On a first quick view the Amdatu project seems to be a feature rich OSGi based server. But it is not (a server). By itself the Amdatu project is no server but delivers components and services which can also be found in Java EE application servers, like JAX-RS support. The Amdatu project provides a set of bundles which contains these components and services.

So to start exploring Amdatu first an OSGi container needs to be installed. Apache Felix seems well supported and tested from the Amdatu team.

Install Felix

Felix can be installed by downloading the main distribution file, extracting the content and running java -jar bin/felix from inside the felix directory.

A much more elaborate installation guide can be found at the Apache Felix web site.

Install Amdatu Bundles

Amdatu delivers OBRs for release and snapshot versions of their bundles. These can be found at the download page.

The easiest way to install the Amdatu bundles is to add the OBRs to the used bundle repositories of the felix installation. The repositories can be added in the file found in the conf folder of the felix installation.

Note that the repository urls are separated by a blank and not by a comma.

Now the Amdatu bundles can be installed via the deploy command. The big advantage by using this method is that all dependencies will also automatically be installed (if they are also in one of the registered repositories).

The Amdatu documentation is not up-to-date concerning the nameing of the bundles. F. e. some JAX-RS related bundles have now rest added to their bundle name, f. e. org.amdatu.web.wink ⇒

Install Felix Bundles

Most of the bundles of the Apache Felix project are also available by their OBR which is preconfigured in the file.

The Apache Felix Webconsole in a version >= 4.0.0 needs the org.json package. This is not provided by the Apache Felix project. It can be installed from the SpringSource repository, see Install 3rd Party Bundles.
The component tab of the webconsole has moved from the main bundle to a separate bundle which is not registered in the Apache Felix OBR. See the download page of the separate bundles and look for Web Console DS Plugin.

Install 3rd Party Bundles

Some projects have already bundleized their jars and can be used directly by dropping them in the load folder, see Apache Felix File Install.

There is also the Enterprise Bundle Repository from SpringSource at There are many projects with OSGi headers available, f. e.

Installed Bundles

g! lb -s
   ID|State      |Level|Symbolic name
    0|Active     |    0|org.apache.felix.framework (4.2.1)
    1|Active     |    1| (1.6.0)
    2|Active     |    1| (3.2.1)
    3|Active     |    1| (1.4.0)
    4|Active     |    1|org.apache.felix.bundlerepository (1.6.6)
    5|Active     |    1|org.apache.felix.configadmin (1.6.0)
    6|Active     |    1|org.apache.felix.eventadmin (1.3.2)
    7|Active     |    1|org.apache.felix.fileinstall (3.2.6)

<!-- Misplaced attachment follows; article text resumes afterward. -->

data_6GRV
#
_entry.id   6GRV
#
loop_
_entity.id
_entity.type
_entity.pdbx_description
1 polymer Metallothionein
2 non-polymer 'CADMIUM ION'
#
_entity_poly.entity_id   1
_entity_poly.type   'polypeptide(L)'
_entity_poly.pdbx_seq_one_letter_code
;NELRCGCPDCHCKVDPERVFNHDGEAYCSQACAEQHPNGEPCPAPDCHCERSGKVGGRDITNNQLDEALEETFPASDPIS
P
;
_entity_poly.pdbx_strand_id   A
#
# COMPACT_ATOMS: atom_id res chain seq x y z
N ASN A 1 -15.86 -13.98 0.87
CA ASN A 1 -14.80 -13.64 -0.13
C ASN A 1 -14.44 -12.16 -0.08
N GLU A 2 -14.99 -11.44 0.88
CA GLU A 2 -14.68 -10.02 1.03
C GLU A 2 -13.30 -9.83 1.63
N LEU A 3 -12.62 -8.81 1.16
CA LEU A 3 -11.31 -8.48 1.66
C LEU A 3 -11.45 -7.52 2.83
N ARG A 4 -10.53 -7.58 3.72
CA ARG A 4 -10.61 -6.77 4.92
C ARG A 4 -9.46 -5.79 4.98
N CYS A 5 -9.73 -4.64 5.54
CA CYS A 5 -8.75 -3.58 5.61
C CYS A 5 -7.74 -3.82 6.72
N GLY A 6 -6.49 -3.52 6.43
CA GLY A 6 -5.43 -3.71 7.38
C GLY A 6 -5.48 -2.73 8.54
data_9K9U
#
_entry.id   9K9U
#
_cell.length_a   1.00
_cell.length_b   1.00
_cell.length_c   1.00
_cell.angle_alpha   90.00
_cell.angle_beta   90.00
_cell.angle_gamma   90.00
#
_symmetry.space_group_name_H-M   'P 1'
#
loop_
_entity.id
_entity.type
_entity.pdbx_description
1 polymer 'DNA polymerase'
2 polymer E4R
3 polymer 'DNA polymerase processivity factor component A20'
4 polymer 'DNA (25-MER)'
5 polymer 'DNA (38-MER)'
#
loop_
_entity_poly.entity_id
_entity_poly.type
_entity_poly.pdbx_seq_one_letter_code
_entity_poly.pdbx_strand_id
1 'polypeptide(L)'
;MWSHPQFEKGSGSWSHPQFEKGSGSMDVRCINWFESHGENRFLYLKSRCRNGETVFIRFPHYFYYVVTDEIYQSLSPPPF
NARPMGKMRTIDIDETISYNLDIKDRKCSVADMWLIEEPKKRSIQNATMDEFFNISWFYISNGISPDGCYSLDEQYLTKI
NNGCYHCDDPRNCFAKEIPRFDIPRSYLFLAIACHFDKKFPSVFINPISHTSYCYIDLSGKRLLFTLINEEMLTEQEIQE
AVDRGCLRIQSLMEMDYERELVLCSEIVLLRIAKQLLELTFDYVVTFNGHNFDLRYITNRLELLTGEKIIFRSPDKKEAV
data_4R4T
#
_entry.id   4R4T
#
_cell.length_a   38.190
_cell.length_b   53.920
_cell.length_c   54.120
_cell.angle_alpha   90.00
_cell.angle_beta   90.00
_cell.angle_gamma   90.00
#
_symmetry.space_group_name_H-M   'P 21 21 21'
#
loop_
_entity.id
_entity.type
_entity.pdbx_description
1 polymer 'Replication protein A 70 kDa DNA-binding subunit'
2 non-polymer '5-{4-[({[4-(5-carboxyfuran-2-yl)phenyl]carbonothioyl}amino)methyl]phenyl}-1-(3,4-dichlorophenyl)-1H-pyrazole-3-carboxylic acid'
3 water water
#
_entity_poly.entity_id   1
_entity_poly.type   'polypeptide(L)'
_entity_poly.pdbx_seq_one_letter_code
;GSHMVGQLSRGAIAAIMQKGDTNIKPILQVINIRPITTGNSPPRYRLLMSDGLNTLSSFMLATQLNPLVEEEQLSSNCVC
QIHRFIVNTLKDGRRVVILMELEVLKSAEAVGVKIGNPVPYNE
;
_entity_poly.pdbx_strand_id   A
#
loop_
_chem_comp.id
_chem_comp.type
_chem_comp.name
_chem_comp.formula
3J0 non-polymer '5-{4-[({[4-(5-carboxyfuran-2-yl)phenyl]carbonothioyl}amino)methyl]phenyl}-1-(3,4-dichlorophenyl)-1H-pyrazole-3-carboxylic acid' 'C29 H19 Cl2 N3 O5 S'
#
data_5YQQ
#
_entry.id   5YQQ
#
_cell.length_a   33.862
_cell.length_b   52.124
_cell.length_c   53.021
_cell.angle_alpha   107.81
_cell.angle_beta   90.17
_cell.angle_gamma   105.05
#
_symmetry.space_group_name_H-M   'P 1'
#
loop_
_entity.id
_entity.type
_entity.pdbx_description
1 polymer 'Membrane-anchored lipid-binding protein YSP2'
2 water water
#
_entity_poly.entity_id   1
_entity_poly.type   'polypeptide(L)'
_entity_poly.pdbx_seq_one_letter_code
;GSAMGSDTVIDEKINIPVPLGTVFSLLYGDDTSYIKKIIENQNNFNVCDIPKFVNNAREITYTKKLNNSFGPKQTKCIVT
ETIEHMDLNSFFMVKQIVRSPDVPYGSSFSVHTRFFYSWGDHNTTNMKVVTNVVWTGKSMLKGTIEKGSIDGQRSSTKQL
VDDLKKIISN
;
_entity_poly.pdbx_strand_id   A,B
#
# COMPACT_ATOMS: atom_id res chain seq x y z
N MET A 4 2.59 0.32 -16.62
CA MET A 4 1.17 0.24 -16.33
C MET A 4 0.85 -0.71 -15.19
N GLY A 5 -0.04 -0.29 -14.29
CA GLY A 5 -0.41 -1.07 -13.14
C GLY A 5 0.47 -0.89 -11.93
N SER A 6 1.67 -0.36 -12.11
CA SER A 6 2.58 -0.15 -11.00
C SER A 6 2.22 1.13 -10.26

8|Active     |    1|org.apache.felix.gogo.command (0.12.0)
    9|Active     |    1|org.apache.felix.gogo.runtime (0.10.0)
   10|Active     |    1| (0.10.0)
   11|Active     |    1|org.apache.felix.log (1.0.1)
   12|Active     |    1|org.apache.felix.metatype (1.0.6)
   13|Active     |    1|org.apache.felix.prefs (1.0.4)
   14|Active     |    1|org.kxml2 (2.3.0)
   15|Active     |    1|org.apache.felix.scr (1.6.0)
   16|Active     |    1| (1.4.0)
   17|Active     |    1| (1.0.4)
   18|Active     |    1|org.apache.felix.http.bundle (2.0.4)
   19|Active     |    1|jackson-mapper-asl (1.9.8)
   20|Active     |    1|jackson-core-asl (1.9.8)
   21|Active     |    1|org.apache.felix.dependencymanager (3.0.0)
   22|Active     |    1|jackson-jaxrs (1.9.8)
   23|Active     |    1| (1.0.8)
   24|Active     |    1| (1.1.1)
   25|Active     |    1| (1.0.4)
   26|Active     |    1| (1.0.3)
   27|Active     |    1|org.amdatu.web.resourcehandler (1.0.4)
   31|Active     |    1|org.apache.felix.http.jetty (2.2.2)
   32|Active     |    1|org.apache.felix.http.whiteboard (2.2.2)
   33|Active     |    1| (1.0.0)
   34|Active     |    1|org.apache.felix.webconsole (4.0.0)
   35|Active     |    1|org.apache.commons.fileupload (1.2.2)
   37|Active     |    1|org.apache.felix.webconsole.plugins.ds (1.0.0)
   38|Active     |    1|org.apache.felix.webconsole.plugins.event (1.1.0)

Create REST Service

The Amdatu project has a good documentation about creating a REST service.

public class TestResource {

    public Response ping() {
        return Response.ok("ping (" + System.currentTimeMillis() + ")").build();

The REST service needs to be registered as an OSGi component. This can be done in various ways. One way is to use declarative services.

Create a folder OSGI-INF in the REST service project. Add a component definition file to it (Eclipse has an editor and a wizard for that.).

<?xml version="1.0" encoding="UTF-8"?>
<scr:component xmlns:scr="" name="">
	<implementation class="" />
    <provide interface="java.lang.Object"/>

Don't forget to add an interface to the component definition even if it is only java.lang.Object (it doesn't has to be java.lang.Object) or else the component won't be picked up by the Amdatu project as a REST service.

Add the component definition to the manifest (MANIFEST.MF):

Service-Component: OSGI-INF/rest-test.xml

The service will be listed in the webconsole in the HTTP Service and HTTP Whiteboard tab.


As there is no maven artifact for the Amdatu bundles yet these bundles must be imported manually into the maven repository if maven is used for dependency management.

mvn install:install-file -D file=/path/to/ -DgroupId=org.amdatu -Dversion=1.0.4 -Dpackaging=jar


REST Documentation

Another real gem of the Amdatu project is the REST documentation. Take a look at http://localhost:8080/ui/index.html for a really nice documentation of the installed REST services.

See Self documenting REST endpoints with Swagger at and Swagger.